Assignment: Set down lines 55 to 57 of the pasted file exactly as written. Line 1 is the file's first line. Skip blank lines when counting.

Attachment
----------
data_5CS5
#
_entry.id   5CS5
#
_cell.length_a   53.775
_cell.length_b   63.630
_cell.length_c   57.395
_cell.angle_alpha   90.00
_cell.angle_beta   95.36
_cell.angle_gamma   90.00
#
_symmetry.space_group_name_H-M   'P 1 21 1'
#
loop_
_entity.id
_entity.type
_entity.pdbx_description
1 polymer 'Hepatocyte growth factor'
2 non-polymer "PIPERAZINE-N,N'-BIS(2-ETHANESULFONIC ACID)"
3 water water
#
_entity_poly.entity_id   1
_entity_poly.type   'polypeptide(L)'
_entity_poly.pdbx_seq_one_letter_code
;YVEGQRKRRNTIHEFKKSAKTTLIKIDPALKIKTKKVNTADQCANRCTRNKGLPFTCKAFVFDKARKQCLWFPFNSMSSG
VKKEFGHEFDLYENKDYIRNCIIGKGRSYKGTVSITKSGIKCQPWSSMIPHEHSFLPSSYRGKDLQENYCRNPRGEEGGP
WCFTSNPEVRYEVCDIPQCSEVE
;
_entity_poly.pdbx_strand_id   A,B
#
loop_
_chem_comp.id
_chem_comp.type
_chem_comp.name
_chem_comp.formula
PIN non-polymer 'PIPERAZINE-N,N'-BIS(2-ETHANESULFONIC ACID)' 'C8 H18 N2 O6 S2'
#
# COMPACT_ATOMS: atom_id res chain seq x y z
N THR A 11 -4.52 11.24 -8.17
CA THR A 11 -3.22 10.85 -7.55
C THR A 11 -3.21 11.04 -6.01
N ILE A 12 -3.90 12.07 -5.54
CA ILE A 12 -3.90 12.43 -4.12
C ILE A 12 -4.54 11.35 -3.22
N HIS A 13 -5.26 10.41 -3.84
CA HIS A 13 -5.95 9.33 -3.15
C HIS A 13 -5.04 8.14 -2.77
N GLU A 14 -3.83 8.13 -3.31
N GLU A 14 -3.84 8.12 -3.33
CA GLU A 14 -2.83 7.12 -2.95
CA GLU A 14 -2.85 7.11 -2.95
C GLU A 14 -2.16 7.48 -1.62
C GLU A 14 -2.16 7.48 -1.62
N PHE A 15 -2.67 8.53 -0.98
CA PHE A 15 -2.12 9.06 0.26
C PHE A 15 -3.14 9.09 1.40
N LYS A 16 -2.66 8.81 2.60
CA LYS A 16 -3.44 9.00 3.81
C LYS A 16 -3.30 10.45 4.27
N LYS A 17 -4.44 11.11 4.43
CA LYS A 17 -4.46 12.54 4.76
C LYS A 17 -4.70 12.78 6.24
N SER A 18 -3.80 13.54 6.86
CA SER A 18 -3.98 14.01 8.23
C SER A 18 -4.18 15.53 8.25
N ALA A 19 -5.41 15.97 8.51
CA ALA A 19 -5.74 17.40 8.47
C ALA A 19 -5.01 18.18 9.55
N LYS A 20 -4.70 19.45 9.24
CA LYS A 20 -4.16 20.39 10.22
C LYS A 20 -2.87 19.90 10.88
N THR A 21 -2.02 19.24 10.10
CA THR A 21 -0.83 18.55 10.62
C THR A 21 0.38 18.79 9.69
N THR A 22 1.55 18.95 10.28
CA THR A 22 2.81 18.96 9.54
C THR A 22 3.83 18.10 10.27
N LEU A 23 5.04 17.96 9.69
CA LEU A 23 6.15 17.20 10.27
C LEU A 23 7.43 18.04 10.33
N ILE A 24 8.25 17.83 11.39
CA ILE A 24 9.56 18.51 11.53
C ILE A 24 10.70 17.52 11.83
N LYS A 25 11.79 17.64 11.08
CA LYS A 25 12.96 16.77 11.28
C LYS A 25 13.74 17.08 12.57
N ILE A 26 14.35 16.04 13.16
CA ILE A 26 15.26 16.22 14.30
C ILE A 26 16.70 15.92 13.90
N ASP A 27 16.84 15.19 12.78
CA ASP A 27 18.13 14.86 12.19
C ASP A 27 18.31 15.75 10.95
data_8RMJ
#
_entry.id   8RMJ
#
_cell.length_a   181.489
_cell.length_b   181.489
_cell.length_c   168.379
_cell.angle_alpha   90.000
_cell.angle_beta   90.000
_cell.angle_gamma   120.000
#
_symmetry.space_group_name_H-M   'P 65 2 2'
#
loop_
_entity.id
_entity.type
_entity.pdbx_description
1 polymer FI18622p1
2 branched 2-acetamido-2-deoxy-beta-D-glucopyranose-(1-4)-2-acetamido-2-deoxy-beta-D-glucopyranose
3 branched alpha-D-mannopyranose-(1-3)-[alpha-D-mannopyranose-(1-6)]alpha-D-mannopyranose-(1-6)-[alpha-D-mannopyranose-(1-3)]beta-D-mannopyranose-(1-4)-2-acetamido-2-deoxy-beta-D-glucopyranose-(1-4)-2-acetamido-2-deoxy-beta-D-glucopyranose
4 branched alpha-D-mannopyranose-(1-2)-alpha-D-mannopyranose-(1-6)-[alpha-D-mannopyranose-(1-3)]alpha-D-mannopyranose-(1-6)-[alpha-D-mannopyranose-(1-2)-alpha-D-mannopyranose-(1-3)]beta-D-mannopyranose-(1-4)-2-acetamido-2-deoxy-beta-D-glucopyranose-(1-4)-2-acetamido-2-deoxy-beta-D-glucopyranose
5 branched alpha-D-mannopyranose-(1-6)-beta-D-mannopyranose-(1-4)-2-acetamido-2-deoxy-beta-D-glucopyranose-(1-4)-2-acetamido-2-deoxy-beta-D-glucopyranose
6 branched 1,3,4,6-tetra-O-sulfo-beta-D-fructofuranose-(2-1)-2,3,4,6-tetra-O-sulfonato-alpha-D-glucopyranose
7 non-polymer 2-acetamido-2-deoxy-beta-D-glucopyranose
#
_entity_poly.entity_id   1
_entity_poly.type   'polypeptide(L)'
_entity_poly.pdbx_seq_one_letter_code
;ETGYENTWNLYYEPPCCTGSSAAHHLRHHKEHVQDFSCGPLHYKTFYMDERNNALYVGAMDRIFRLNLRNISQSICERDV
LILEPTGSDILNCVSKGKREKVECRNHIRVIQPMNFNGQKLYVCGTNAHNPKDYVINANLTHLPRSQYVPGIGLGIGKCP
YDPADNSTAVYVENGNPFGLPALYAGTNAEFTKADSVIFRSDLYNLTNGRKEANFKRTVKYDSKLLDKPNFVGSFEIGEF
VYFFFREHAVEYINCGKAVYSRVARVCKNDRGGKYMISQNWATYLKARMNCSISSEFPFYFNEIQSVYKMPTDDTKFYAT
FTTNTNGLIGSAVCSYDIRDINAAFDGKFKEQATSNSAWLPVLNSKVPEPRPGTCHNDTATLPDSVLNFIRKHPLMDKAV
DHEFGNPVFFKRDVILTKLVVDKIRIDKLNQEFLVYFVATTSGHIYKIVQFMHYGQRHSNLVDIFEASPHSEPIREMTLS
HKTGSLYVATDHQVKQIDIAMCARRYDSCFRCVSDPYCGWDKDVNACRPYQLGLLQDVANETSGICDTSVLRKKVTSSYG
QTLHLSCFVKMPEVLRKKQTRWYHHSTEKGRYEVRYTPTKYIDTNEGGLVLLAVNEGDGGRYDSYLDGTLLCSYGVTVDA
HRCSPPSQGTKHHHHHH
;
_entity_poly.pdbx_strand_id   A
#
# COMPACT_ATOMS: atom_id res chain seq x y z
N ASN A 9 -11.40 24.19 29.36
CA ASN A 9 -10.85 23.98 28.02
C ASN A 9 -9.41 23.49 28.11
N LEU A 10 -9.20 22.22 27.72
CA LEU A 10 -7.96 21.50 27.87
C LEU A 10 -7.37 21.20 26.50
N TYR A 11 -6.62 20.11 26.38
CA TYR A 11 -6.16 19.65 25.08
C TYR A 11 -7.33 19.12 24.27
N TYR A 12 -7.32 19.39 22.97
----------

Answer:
CA PHE A 15 -2.12 9.06 0.26
C PHE A 15 -3.14 9.09 1.40
N LYS A 16 -2.66 8.81 2.60